In January 2013, curator Aaron Levi Garvey, CoRK art studios, and The Cummer Museum of Art and Gardens inaugurated a new program: a month-long artist’s residency culminating in a solo show. The artist chosen for this new program is Rachel Rossin, a painter, video artist, and installation artist. Her show, entitled Holy See was a one-night interactive event designed to raise questions about the sacred in the everyday. Below, is a conversation between curator Aaron Levi Garvey and the artist.
ALG: My first question is what is your driving force in creating your work and at what point did you realize that this is what you wanted to do?
RR: There’s always been this underlying feeling and I think most creative people – I’m sure you feel this way too – that… complete drive. So, beyond that, what’s inspiring me or what is keeping me going or what feels like my purpose as hard as is it is to define has to do with spirituality or that feeling that’s analogous to a feeling of a type of transcendence or rapture that would be best described in a Gnostic way as just being in nature. It’s just experiencing the sublime, simply.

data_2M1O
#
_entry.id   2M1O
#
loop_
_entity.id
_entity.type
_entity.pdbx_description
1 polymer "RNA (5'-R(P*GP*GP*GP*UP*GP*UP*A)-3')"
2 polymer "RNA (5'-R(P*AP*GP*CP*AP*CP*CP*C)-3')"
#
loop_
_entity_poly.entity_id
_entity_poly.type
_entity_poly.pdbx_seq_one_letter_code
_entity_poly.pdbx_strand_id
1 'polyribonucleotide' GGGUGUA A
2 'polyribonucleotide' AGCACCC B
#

ALG: And you find that through your creation process?
RR: Yeah, creation process and also what I want to make.
ALG: And the message that you’re creating with your work comes from that spiritual side?
RR: Yeah, it’s not exclusive but it does have to do with what I was just saying: the sublime and how we experience that and I feel that for me it’s coming up more and more. I find myself constantly examining how we experience reality, like even drawing upon what dimension mean or what psychological tests like these Rorschach paintings are about like in that last series: the telltale myths: mythologies and dreams. The heavy stuff.